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CAMPO members step back from regional planning

Tuesday, October 11, 2011 by Kimberly Reeves

Monday’s CAMPO Transportation Policy Board meeting was proof that as soon as local leaders take one step forward in the name of regional planning, they’re just as likely to take two steps back.


Members of the regional planning board had, at one point, appeared to agree that they approved of regional goals to reduce congestion and encourage town centers. They sent the Technical Advisory Committee off to prioritize along those lines, with some balance between town center and general projects.


The amount in question was about $75 million in STP MM, or Surface Transportation Program – Metropolitan Mobility, funding. Local leaders on the full board were far from happy with the committee’s discussion, especially Williamson County Commissioner Cynthia Long and Hays County Commissioner Will Conley, who said the proposed arrangement left him with practically no funding for local road projects.


“If you look at the list at the very back, there’s a very consistent pattern,” Conley, who represents the Wimberley area, said of the documents presented to the board. “County governments are getting hosed in this process.”


Travis County Judge Sam Biscoe, who chaired the meeting, did not consider that a fair characterization. After the meeting, he said that regional and road projects, when combined for each county, probably reflected a fair picture of funding.


Long was so concerned that she brought forward new options for the board to consider, ones that were deemed “geographically balanced.” It was added to a laundry list of various options for consideration, which presented the full Transportation Policy Board with up to 11 options for further consideration.


The option preferred by the Technical Advisory Committee, Long noted, broke out in uneven percentages: 26.5 percent of funding for studies; about 32 percent for transit and rail; 27 percent for bike-pedestrian projects; a total of 9 percent going to the HERO roadside assistance program; 2.35 percent going to a set-aside for Bastrop County; 3 percent for additional CAMPO staff; and less than 1 percent for individual roadway projects.


The original agreement was roughly half going to regional projects and half to general projects. Commissioner Sarah Eckhardt repeatedly questioned Long’s tallies, saying that she did not want percentages put on the table as fact without having a chance for the entire committee to review Long’s tabulations.


At the Technical Advisory Committee, the TAC preferred option got a vote of 8-6. Long’s balanced geographic option got a vote of 7-7, providing no clear answers.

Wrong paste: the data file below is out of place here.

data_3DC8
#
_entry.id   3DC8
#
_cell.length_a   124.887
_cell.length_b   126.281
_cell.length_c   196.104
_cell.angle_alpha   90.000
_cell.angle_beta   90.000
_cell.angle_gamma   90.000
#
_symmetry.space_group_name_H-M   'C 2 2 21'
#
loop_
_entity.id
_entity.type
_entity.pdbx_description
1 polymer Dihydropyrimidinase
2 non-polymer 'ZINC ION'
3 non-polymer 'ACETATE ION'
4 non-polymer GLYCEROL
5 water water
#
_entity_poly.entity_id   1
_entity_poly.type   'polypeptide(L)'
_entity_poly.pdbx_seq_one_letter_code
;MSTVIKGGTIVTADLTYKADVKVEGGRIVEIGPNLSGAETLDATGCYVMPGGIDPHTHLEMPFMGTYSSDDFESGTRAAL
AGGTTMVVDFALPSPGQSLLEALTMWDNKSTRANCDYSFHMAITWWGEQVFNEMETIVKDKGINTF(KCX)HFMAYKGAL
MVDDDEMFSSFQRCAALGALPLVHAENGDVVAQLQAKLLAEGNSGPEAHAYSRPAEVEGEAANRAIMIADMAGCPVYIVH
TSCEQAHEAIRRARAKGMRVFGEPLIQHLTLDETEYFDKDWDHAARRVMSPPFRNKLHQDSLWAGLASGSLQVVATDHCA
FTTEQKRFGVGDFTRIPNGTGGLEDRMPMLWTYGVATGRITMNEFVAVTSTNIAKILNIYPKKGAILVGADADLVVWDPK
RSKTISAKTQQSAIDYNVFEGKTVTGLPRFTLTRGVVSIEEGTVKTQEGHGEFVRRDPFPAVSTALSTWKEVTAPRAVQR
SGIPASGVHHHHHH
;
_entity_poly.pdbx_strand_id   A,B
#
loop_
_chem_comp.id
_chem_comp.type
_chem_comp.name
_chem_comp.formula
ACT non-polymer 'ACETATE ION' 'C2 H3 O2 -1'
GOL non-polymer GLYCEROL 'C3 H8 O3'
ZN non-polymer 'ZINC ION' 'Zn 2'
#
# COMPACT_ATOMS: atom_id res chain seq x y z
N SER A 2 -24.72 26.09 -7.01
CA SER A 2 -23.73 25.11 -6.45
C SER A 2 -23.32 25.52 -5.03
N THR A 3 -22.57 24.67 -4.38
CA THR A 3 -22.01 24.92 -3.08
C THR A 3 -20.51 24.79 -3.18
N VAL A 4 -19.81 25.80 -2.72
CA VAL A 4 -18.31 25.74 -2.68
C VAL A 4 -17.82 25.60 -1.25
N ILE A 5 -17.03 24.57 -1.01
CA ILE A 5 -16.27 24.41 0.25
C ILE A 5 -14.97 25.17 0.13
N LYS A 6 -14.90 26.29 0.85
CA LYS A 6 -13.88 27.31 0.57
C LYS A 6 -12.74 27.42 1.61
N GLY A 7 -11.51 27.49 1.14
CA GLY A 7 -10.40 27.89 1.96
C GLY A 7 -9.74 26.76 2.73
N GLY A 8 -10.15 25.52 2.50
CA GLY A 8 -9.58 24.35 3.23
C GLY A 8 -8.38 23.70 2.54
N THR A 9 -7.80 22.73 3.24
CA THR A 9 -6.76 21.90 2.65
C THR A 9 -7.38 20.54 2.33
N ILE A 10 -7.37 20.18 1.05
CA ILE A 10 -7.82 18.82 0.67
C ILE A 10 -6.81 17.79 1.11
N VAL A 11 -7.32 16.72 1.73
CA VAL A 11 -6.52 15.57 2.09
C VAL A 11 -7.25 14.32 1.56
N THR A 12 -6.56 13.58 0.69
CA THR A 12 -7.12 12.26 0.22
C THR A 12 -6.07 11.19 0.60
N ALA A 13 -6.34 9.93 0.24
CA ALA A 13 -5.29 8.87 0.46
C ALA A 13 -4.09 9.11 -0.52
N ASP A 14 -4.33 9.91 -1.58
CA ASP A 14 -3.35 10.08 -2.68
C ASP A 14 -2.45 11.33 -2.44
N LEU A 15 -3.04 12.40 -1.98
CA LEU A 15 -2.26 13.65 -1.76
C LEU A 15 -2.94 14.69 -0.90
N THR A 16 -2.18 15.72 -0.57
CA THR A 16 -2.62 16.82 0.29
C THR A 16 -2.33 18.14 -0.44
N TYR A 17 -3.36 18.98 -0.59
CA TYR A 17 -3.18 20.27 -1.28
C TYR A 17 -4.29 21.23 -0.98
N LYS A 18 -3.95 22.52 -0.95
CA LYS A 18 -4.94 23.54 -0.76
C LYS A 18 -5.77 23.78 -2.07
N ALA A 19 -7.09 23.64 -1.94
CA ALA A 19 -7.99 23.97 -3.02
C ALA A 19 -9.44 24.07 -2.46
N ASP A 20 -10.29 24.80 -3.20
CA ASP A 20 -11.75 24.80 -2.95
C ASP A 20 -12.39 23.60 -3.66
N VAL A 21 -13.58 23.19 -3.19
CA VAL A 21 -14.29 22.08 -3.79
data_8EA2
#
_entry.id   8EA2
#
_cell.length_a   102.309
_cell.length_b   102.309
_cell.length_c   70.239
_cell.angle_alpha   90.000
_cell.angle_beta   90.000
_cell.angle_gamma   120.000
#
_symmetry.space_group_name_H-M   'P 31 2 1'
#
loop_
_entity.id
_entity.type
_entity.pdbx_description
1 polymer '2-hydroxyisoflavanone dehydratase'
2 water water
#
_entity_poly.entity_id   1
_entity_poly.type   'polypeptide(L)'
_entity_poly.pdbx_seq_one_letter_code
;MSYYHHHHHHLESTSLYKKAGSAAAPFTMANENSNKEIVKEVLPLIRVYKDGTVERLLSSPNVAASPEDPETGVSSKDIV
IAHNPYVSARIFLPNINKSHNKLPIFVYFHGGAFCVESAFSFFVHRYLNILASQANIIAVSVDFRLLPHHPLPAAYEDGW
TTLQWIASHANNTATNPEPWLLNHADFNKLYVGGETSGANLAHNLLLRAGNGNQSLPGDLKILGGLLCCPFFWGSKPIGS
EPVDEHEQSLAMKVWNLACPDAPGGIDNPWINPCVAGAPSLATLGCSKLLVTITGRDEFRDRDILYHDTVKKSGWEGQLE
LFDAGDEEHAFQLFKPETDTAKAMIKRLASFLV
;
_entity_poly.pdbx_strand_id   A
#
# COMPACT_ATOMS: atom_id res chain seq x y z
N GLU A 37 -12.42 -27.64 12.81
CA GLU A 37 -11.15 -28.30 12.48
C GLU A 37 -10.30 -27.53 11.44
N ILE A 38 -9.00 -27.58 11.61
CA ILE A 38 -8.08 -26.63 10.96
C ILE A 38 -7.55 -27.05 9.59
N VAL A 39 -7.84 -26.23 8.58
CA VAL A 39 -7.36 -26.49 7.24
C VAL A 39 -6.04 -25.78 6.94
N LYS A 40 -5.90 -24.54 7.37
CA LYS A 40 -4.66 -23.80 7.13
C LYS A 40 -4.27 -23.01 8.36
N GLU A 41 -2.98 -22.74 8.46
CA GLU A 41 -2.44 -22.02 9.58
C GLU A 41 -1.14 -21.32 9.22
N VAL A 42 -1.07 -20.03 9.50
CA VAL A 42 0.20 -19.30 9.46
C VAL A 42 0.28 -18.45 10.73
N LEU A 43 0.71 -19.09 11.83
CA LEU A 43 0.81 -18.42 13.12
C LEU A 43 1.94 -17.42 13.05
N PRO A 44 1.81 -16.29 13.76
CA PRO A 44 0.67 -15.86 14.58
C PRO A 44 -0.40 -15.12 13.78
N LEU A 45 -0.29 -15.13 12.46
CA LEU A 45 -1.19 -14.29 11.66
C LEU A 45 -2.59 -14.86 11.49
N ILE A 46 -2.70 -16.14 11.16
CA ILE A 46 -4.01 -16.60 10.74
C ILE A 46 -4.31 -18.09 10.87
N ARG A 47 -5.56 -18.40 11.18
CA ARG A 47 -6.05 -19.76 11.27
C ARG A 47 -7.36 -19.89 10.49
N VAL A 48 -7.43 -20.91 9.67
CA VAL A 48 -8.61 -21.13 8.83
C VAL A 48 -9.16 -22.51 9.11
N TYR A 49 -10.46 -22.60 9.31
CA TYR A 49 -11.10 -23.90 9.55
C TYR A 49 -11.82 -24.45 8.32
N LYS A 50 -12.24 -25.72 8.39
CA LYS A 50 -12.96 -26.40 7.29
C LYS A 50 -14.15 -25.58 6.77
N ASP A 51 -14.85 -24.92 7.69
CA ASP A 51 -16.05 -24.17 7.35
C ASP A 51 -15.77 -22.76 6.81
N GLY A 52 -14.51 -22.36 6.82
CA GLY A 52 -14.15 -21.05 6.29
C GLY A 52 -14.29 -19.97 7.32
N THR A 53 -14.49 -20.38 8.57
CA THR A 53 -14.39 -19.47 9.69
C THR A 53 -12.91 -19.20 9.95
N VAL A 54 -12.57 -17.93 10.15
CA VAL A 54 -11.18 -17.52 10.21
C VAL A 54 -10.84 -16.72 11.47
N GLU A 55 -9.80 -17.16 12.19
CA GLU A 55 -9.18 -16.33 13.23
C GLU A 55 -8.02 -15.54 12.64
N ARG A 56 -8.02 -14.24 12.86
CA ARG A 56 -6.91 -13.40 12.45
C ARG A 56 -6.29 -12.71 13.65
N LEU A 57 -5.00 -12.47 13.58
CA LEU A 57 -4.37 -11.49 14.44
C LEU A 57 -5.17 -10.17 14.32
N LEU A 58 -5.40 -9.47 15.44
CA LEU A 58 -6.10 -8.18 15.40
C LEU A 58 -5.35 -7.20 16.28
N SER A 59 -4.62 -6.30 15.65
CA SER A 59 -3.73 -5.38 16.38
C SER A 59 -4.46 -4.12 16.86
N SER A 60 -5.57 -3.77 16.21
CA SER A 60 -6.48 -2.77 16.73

Mayor Bob Lemon from Cedar Park could find little to support in the push toward regional projects. His city, Lemon said, was already mapped out and this new option was not one that would benefit his residents. Afterwards, central city supporters scoffed at the notion, noting that Cedar Park residents benefit plenty from projects that bring them to work in downtown Austin.


As is typical of Biscoe’s leadership of the board, he put the easy votes on the table first: The full board agreed to approve the Prop 12 bond projects already voted on at the Texas Transportation Commission, smaller projects in areas such as San Marcos, Lockhart and Wimberley. They also agreed to carve out $5.7 million to spend on improvements to the Loop 360 bridge and set aside a total of $2.2 million in support for road rebuilding in fire-ravaged Bastrop County.


The group stalled on recommendations to expand CAMPO’s staff. While the TAC had been fairly supportive of the additional four staff members, more conservative members of the Transportation Policy Board balked at expanding the planning group’s staff by 25 percent, especially if that was to be funded with money that could go to regional road projects.


Executive Director Maureen McCoy insisted she intended to replace the federal road dollars with planning dollars as soon as new census numbers would cover additional support in a year. If that did not occur, McCoy said the jobs could be scrapped in future budget cycles.


Georgetown Mayor George Garver asked, and board members appeared to agree, to send McCoy with instructions to prioritize her position requests, either cutting her request in half or justifying how the additional positions would simply replace and reduce outside consultant fees already in recent budgets.


As for the $75 million or so in federal STP MM funds, discussion of how to put options on or off the table just appeared to unravel as the discussion progressed. The group finally agreed to an aptly scheduled Halloween work session for the board to land on some kind of compromise.


No doubt, no matter how the vote ends up, some will consider the outcome more trick than treat.

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